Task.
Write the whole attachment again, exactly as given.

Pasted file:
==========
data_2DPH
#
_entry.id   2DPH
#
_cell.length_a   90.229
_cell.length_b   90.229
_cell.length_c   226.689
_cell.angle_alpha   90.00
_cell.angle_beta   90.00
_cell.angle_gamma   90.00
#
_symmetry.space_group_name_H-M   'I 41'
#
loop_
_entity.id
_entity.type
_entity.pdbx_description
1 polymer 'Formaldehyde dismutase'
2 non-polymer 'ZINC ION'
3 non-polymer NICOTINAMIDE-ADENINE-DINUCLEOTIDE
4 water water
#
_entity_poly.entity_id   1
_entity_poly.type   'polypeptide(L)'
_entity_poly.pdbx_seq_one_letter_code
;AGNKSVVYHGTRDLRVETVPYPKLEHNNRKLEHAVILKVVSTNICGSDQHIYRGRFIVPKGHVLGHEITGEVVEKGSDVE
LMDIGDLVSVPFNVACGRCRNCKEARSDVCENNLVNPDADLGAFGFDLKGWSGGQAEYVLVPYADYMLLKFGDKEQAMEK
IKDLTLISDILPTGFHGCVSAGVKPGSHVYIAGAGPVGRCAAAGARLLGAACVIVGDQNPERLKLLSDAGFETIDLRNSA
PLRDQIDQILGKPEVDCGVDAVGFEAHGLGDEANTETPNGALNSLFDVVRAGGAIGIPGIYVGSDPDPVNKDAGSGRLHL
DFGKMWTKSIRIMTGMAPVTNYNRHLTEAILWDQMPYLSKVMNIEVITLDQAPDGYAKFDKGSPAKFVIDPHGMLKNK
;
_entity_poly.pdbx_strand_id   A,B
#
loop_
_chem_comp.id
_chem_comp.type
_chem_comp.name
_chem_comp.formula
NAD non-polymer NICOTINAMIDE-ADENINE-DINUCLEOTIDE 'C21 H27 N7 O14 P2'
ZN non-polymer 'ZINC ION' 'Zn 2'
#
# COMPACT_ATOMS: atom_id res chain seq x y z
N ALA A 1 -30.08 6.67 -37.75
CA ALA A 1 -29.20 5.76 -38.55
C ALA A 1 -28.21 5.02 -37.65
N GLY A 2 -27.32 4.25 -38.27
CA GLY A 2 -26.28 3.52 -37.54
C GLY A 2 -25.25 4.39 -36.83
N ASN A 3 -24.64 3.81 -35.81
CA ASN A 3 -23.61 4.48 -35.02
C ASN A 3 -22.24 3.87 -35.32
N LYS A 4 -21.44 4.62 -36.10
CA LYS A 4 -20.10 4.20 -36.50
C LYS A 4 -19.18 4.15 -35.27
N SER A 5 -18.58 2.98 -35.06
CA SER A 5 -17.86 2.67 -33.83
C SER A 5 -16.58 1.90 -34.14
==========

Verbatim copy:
data_2DPH
#
_entry.id   2DPH
#
_cell.length_a   90.229
_cell.length_b   90.229
_cell.length_c   226.689
_cell.angle_alpha   90.00
_cell.angle_beta   90.00
_cell.angle_gamma   90.00
#
_symmetry.space_group_name_H-M   'I 41'
#
loop_
_entity.id
_entity.type
_entity.pdbx_description
1 polymer 'Formaldehyde dismutase'
2 non-polymer 'ZINC ION'
3 non-polymer NICOTINAMIDE-ADENINE-DINUCLEOTIDE
4 water water
#
_entity_poly.entity_id   1
_entity_poly.type   'polypeptide(L)'
_entity_poly.pdbx_seq_one_letter_code
;AGNKSVVYHGTRDLRVETVPYPKLEHNNRKLEHAVILKVVSTNICGSDQHIYRGRFIVPKGHVLGHEITGEVVEKGSDVE
LMDIGDLVSVPFNVACGRCRNCKEARSDVCENNLVNPDADLGAFGFDLKGWSGGQAEYVLVPYADYMLLKFGDKEQAMEK
IKDLTLISDILPTGFHGCVSAGVKPGSHVYIAGAGPVGRCAAAGARLLGAACVIVGDQNPERLKLLSDAGFETIDLRNSA
PLRDQIDQILGKPEVDCGVDAVGFEAHGLGDEANTETPNGALNSLFDVVRAGGAIGIPGIYVGSDPDPVNKDAGSGRLHL
DFGKMWTKSIRIMTGMAPVTNYNRHLTEAILWDQMPYLSKVMNIEVITLDQAPDGYAKFDKGSPAKFVIDPHGMLKNK
;
_entity_poly.pdbx_strand_id   A,B
#
loop_
_chem_comp.id
_chem_comp.type
_chem_comp.name
_chem_comp.formula
NAD non-polymer NICOTINAMIDE-ADENINE-DINUCLEOTIDE 'C21 H27 N7 O14 P2'
ZN non-polymer 'ZINC ION' 'Zn 2'
#
# COMPACT_ATOMS: atom_id res chain seq x y z
N ALA A 1 -30.08 6.67 -37.75
CA ALA A 1 -29.20 5.76 -38.55
C ALA A 1 -28.21 5.02 -37.65
N GLY A 2 -27.32 4.25 -38.27
CA GLY A 2 -26.28 3.52 -37.54
C GLY A 2 -25.25 4.39 -36.83
N ASN A 3 -24.64 3.81 -35.81
CA ASN A 3 -23.61 4.48 -35.02
C ASN A 3 -22.24 3.87 -35.32
N LYS A 4 -21.44 4.62 -36.10
CA LYS A 4 -20.10 4.20 -36.50
C LYS A 4 -19.18 4.15 -35.27
N SER A 5 -18.58 2.98 -35.06
CA SER A 5 -17.86 2.67 -33.83
C SER A 5 -16.58 1.90 -34.14